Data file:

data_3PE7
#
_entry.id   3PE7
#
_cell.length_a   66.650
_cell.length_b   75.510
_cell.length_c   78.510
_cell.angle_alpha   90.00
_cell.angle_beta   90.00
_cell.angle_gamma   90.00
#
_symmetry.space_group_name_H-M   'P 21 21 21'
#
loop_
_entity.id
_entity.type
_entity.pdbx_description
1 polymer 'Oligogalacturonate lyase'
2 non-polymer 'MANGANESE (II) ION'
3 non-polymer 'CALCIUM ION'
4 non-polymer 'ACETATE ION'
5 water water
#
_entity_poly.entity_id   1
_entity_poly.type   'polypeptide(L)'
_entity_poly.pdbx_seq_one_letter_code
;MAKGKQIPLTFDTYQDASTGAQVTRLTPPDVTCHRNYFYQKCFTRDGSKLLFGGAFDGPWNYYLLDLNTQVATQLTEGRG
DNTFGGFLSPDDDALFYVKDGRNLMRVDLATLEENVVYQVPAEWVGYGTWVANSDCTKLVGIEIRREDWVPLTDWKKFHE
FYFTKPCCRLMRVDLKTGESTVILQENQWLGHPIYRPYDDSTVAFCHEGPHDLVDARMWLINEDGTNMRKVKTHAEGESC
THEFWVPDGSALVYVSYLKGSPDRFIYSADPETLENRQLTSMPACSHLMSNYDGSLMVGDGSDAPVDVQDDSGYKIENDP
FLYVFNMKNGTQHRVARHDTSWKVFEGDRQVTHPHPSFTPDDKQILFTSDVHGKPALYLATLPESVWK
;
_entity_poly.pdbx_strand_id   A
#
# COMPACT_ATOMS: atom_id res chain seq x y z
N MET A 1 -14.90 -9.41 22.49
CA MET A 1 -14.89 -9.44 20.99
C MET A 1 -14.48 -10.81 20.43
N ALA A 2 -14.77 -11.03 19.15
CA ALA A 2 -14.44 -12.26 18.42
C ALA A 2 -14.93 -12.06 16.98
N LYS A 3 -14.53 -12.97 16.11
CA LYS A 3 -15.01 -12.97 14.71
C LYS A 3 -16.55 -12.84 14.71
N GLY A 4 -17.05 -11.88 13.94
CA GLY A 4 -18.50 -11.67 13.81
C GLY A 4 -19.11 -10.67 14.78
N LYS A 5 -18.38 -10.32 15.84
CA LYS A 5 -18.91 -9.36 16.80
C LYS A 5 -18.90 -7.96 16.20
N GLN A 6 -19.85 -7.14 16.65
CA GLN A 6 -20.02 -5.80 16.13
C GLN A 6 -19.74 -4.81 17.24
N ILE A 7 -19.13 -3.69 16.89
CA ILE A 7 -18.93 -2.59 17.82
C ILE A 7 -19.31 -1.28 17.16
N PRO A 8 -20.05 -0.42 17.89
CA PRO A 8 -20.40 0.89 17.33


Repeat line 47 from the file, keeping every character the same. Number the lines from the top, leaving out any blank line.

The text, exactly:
C GLY A 4 -19.11 -10.67 14.78